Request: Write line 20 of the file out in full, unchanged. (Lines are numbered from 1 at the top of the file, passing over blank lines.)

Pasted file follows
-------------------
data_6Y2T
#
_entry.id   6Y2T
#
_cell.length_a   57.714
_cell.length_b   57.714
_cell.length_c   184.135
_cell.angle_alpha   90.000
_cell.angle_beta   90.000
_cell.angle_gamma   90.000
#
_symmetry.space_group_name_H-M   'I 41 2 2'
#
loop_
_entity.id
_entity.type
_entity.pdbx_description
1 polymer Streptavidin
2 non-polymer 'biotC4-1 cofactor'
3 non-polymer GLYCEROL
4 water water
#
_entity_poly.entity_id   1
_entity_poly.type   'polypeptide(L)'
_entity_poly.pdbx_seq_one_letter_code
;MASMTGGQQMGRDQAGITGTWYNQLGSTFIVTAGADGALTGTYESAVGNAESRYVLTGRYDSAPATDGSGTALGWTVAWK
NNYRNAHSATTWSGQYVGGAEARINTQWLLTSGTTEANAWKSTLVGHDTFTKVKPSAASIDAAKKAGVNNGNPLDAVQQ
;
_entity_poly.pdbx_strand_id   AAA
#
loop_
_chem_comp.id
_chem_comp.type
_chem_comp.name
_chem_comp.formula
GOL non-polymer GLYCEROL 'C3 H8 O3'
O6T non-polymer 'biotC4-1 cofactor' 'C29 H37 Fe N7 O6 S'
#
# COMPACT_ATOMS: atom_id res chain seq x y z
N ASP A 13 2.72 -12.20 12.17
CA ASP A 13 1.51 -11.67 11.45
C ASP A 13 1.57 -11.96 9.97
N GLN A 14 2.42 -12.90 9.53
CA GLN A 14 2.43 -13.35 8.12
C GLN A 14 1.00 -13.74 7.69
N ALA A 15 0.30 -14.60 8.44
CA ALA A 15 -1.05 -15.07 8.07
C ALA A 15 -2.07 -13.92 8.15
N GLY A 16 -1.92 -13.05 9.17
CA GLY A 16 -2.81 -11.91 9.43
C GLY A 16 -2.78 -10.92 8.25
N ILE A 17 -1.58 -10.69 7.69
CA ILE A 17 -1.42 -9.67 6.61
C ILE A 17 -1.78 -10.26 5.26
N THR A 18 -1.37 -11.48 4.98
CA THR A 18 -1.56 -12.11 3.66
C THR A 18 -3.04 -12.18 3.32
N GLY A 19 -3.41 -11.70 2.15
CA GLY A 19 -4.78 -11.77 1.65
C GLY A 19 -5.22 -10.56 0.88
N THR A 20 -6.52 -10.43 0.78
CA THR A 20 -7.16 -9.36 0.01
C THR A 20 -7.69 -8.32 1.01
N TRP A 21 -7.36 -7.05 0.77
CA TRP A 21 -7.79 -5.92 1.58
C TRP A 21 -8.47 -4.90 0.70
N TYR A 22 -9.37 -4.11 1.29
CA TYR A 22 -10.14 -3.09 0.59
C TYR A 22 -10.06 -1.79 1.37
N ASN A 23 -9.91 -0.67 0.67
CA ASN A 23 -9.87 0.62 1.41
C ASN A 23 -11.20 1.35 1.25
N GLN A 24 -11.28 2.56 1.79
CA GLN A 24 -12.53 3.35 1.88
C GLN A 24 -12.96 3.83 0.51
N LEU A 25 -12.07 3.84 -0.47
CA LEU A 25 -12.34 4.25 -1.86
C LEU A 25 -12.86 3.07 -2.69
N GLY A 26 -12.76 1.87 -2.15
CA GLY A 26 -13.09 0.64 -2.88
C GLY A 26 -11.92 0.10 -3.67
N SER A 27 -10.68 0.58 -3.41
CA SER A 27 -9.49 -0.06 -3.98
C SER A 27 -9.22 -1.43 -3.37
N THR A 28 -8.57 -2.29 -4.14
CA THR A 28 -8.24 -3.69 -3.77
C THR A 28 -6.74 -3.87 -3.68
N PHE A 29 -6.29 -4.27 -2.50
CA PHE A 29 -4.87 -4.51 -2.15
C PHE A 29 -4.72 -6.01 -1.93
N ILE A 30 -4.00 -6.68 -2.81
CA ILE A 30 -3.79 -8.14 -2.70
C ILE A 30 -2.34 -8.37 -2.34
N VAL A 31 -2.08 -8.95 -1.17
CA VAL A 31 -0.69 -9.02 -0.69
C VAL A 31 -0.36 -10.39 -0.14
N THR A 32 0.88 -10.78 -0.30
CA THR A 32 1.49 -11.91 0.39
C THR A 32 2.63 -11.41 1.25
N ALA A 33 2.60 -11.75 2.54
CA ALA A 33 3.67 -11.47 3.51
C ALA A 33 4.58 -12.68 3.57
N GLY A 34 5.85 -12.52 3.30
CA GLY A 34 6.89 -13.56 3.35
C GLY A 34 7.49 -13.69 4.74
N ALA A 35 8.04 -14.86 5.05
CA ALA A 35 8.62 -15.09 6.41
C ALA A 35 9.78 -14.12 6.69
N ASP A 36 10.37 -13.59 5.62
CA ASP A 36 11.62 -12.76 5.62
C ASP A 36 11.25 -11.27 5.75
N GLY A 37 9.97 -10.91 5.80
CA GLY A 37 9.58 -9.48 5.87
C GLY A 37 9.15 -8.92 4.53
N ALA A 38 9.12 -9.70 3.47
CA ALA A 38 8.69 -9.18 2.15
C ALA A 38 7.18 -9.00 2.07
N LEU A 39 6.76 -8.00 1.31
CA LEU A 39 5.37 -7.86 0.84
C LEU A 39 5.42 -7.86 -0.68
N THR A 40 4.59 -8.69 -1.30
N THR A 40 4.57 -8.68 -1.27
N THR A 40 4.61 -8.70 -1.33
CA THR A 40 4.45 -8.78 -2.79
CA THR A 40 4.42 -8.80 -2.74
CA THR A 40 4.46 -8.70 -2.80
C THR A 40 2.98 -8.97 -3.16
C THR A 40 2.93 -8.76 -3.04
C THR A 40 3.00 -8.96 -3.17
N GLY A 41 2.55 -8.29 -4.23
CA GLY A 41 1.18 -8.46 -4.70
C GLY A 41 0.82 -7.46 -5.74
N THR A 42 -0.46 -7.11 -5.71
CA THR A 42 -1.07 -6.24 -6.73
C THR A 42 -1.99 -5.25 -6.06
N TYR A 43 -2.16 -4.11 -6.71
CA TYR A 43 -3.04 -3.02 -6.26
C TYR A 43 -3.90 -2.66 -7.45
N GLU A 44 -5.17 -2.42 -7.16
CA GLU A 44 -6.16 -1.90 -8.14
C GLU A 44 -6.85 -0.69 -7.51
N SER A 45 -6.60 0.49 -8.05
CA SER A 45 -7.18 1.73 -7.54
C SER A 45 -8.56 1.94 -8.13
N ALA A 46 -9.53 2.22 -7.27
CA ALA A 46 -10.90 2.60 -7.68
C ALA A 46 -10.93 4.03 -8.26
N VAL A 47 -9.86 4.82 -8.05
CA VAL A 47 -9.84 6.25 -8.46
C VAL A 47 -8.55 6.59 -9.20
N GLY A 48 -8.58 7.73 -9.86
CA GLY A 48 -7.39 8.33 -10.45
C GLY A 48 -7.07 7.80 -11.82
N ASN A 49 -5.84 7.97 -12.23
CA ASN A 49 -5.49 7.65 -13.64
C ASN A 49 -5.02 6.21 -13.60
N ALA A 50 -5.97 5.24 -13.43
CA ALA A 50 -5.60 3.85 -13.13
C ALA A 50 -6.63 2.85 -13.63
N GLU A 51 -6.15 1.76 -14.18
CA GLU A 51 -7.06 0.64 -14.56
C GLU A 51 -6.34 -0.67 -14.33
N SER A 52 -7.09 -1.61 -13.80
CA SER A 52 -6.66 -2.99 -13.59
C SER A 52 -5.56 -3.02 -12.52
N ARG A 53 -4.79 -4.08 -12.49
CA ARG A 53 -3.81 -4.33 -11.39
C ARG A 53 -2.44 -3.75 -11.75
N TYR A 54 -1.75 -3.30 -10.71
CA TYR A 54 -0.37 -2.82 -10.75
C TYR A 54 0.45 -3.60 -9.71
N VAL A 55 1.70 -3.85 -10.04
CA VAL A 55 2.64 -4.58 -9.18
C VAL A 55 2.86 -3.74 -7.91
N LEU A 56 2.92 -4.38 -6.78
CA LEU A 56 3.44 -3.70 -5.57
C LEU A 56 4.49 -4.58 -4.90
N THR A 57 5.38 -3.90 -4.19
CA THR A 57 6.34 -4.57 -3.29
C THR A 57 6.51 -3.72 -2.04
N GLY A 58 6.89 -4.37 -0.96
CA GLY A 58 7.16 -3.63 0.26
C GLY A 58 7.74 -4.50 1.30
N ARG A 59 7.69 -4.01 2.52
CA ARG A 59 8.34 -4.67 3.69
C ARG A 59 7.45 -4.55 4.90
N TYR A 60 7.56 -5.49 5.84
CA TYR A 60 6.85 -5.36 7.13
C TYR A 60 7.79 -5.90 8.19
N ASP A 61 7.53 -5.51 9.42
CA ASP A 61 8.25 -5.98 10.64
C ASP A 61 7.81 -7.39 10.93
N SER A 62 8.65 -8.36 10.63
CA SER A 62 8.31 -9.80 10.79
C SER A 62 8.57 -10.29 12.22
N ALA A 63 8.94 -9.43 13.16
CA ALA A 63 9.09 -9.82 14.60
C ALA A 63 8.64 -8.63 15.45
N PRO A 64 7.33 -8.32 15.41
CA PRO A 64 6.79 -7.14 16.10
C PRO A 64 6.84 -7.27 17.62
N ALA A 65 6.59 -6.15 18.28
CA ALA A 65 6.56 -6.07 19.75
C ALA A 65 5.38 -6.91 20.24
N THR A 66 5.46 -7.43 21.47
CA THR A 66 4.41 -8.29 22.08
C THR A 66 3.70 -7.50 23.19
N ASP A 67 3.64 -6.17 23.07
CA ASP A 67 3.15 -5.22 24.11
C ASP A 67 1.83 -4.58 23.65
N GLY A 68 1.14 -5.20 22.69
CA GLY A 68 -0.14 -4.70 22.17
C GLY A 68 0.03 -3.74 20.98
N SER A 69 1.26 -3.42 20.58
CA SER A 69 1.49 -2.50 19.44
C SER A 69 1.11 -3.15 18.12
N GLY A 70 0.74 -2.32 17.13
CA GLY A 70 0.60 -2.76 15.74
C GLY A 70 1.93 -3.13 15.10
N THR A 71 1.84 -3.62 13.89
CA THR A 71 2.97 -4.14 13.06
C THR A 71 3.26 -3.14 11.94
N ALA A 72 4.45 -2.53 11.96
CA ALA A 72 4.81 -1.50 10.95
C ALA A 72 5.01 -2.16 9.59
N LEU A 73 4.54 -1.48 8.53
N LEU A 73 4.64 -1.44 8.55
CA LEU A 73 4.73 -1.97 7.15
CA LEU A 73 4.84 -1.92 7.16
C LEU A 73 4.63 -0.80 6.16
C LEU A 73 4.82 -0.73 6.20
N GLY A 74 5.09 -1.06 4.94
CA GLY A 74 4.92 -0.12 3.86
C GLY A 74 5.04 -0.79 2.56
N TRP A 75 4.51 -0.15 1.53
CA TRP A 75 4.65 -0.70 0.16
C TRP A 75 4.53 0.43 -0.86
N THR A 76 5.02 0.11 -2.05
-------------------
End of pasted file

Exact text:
3 non-polymer GLYCEROL